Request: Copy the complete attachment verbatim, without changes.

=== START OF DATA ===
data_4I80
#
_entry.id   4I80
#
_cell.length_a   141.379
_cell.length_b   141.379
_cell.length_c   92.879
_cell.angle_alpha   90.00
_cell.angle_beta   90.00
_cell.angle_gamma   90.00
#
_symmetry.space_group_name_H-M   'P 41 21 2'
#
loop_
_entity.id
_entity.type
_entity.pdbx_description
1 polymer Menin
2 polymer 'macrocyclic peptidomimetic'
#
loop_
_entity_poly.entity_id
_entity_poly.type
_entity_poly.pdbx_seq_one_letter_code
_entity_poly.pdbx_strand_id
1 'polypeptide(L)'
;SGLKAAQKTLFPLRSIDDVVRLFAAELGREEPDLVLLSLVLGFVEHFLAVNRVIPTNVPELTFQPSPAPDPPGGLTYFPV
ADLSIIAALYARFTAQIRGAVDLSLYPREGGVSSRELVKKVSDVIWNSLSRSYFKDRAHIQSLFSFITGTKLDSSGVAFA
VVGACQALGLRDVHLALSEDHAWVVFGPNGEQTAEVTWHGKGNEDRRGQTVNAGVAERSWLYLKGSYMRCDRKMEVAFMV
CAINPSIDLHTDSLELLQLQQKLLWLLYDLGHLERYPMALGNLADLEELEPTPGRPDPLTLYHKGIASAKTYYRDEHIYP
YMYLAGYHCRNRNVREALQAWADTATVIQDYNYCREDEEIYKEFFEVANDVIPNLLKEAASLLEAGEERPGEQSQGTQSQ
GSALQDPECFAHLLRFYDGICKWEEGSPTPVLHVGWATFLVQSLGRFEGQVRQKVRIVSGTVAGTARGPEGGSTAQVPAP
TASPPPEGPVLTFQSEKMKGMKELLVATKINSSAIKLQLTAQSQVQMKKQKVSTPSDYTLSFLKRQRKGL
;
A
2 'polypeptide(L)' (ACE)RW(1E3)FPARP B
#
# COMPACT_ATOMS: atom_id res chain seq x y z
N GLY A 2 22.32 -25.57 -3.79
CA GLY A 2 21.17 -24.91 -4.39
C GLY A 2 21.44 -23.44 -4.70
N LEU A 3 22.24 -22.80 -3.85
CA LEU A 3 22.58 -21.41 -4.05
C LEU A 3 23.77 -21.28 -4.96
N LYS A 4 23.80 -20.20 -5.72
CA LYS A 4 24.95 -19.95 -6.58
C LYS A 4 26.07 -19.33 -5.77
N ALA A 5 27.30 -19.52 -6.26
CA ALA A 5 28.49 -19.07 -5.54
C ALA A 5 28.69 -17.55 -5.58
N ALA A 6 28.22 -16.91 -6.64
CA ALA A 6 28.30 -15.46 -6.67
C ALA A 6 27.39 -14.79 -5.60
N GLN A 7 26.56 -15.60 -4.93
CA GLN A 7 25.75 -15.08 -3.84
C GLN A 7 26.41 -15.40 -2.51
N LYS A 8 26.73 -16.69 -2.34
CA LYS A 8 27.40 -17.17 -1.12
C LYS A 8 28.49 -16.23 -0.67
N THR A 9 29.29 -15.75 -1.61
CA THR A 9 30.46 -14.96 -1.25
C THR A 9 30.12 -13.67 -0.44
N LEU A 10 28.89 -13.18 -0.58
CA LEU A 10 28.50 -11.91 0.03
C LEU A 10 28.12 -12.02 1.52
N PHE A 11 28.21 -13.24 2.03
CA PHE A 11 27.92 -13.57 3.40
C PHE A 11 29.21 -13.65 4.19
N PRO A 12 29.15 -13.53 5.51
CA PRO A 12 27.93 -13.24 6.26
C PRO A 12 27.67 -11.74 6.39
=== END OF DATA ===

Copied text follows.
data_4I80
#
_entry.id   4I80
#
_cell.length_a   141.379
_cell.length_b   141.379
_cell.length_c   92.879
_cell.angle_alpha   90.00
_cell.angle_beta   90.00
_cell.angle_gamma   90.00
#
_symmetry.space_group_name_H-M   'P 41 21 2'
#
loop_
_entity.id
_entity.type
_entity.pdbx_description
1 polymer Menin
2 polymer 'macrocyclic peptidomimetic'
#
loop_
_entity_poly.entity_id
_entity_poly.type
_entity_poly.pdbx_seq_one_letter_code
_entity_poly.pdbx_strand_id
1 'polypeptide(L)'
;SGLKAAQKTLFPLRSIDDVVRLFAAELGREEPDLVLLSLVLGFVEHFLAVNRVIPTNVPELTFQPSPAPDPPGGLTYFPV
ADLSIIAALYARFTAQIRGAVDLSLYPREGGVSSRELVKKVSDVIWNSLSRSYFKDRAHIQSLFSFITGTKLDSSGVAFA
VVGACQALGLRDVHLALSEDHAWVVFGPNGEQTAEVTWHGKGNEDRRGQTVNAGVAERSWLYLKGSYMRCDRKMEVAFMV
CAINPSIDLHTDSLELLQLQQKLLWLLYDLGHLERYPMALGNLADLEELEPTPGRPDPLTLYHKGIASAKTYYRDEHIYP
YMYLAGYHCRNRNVREALQAWADTATVIQDYNYCREDEEIYKEFFEVANDVIPNLLKEAASLLEAGEERPGEQSQGTQSQ
GSALQDPECFAHLLRFYDGICKWEEGSPTPVLHVGWATFLVQSLGRFEGQVRQKVRIVSGTVAGTARGPEGGSTAQVPAP
TASPPPEGPVLTFQSEKMKGMKELLVATKINSSAIKLQLTAQSQVQMKKQKVSTPSDYTLSFLKRQRKGL
;
A
2 'polypeptide(L)' (ACE)RW(1E3)FPARP B
#
# COMPACT_ATOMS: atom_id res chain seq x y z
N GLY A 2 22.32 -25.57 -3.79
CA GLY A 2 21.17 -24.91 -4.39
C GLY A 2 21.44 -23.44 -4.70
N LEU A 3 22.24 -22.80 -3.85
CA LEU A 3 22.58 -21.41 -4.05
C LEU A 3 23.77 -21.28 -4.96
N LYS A 4 23.80 -20.20 -5.72
CA LYS A 4 24.95 -19.95 -6.58
C LYS A 4 26.07 -19.33 -5.77
N ALA A 5 27.30 -19.52 -6.26
CA ALA A 5 28.49 -19.07 -5.54
C ALA A 5 28.69 -17.55 -5.58
N ALA A 6 28.22 -16.91 -6.64
CA ALA A 6 28.30 -15.46 -6.67
C ALA A 6 27.39 -14.79 -5.60
N GLN A 7 26.56 -15.60 -4.93
CA GLN A 7 25.75 -15.08 -3.84
C GLN A 7 26.41 -15.40 -2.51
N LYS A 8 26.73 -16.69 -2.34
CA LYS A 8 27.40 -17.17 -1.12
C LYS A 8 28.49 -16.23 -0.67
N THR A 9 29.29 -15.75 -1.61
CA THR A 9 30.46 -14.96 -1.25
C THR A 9 30.12 -13.67 -0.44
N LEU A 10 28.89 -13.18 -0.58
CA LEU A 10 28.50 -11.91 0.03
C LEU A 10 28.12 -12.02 1.52
N PHE A 11 28.21 -13.24 2.03
CA PHE A 11 27.92 -13.57 3.40
C PHE A 11 29.21 -13.65 4.19
N PRO A 12 29.15 -13.53 5.51
CA PRO A 12 27.93 -13.24 6.26
C PRO A 12 27.67 -11.74 6.39